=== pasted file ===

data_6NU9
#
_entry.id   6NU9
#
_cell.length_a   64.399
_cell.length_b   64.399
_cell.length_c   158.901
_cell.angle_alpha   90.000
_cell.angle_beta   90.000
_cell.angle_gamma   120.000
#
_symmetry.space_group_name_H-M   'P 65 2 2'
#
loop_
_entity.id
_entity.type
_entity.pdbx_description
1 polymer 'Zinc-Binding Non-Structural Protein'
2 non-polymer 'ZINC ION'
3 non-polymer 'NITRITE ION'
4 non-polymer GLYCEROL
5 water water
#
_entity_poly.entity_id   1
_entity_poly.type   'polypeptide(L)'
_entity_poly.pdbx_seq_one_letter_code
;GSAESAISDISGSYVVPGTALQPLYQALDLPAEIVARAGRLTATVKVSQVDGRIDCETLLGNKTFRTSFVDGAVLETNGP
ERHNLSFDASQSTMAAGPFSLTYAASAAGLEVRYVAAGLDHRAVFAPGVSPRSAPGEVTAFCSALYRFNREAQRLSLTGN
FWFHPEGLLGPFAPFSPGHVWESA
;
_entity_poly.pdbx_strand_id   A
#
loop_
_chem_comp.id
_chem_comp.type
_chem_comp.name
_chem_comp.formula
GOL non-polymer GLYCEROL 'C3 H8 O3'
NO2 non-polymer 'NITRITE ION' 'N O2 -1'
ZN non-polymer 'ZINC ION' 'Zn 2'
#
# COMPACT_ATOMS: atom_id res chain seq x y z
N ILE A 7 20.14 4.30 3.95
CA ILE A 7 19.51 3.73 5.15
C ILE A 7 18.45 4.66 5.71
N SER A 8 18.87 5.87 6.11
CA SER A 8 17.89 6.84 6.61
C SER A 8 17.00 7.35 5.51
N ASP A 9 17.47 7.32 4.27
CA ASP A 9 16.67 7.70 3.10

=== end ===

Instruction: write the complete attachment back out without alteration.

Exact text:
data_6NU9
#
_entry.id   6NU9
#
_cell.length_a   64.399
_cell.length_b   64.399
_cell.length_c   158.901
_cell.angle_alpha   90.000
_cell.angle_beta   90.000
_cell.angle_gamma   120.000
#
_symmetry.space_group_name_H-M   'P 65 2 2'
#
loop_
_entity.id
_entity.type
_entity.pdbx_description
1 polymer 'Zinc-Binding Non-Structural Protein'
2 non-polymer 'ZINC ION'
3 non-polymer 'NITRITE ION'
4 non-polymer GLYCEROL
5 water water
#
_entity_poly.entity_id   1
_entity_poly.type   'polypeptide(L)'
_entity_poly.pdbx_seq_one_letter_code
;GSAESAISDISGSYVVPGTALQPLYQALDLPAEIVARAGRLTATVKVSQVDGRIDCETLLGNKTFRTSFVDGAVLETNGP
ERHNLSFDASQSTMAAGPFSLTYAASAAGLEVRYVAAGLDHRAVFAPGVSPRSAPGEVTAFCSALYRFNREAQRLSLTGN
FWFHPEGLLGPFAPFSPGHVWESA
;
_entity_poly.pdbx_strand_id   A
#
loop_
_chem_comp.id
_chem_comp.type
_chem_comp.name
_chem_comp.formula
GOL non-polymer GLYCEROL 'C3 H8 O3'
NO2 non-polymer 'NITRITE ION' 'N O2 -1'
ZN non-polymer 'ZINC ION' 'Zn 2'
#
# COMPACT_ATOMS: atom_id res chain seq x y z
N ILE A 7 20.14 4.30 3.95
CA ILE A 7 19.51 3.73 5.15
C ILE A 7 18.45 4.66 5.71
N SER A 8 18.87 5.87 6.11
CA SER A 8 17.89 6.84 6.61
C SER A 8 17.00 7.35 5.51
N ASP A 9 17.47 7.32 4.27
CA ASP A 9 16.67 7.70 3.10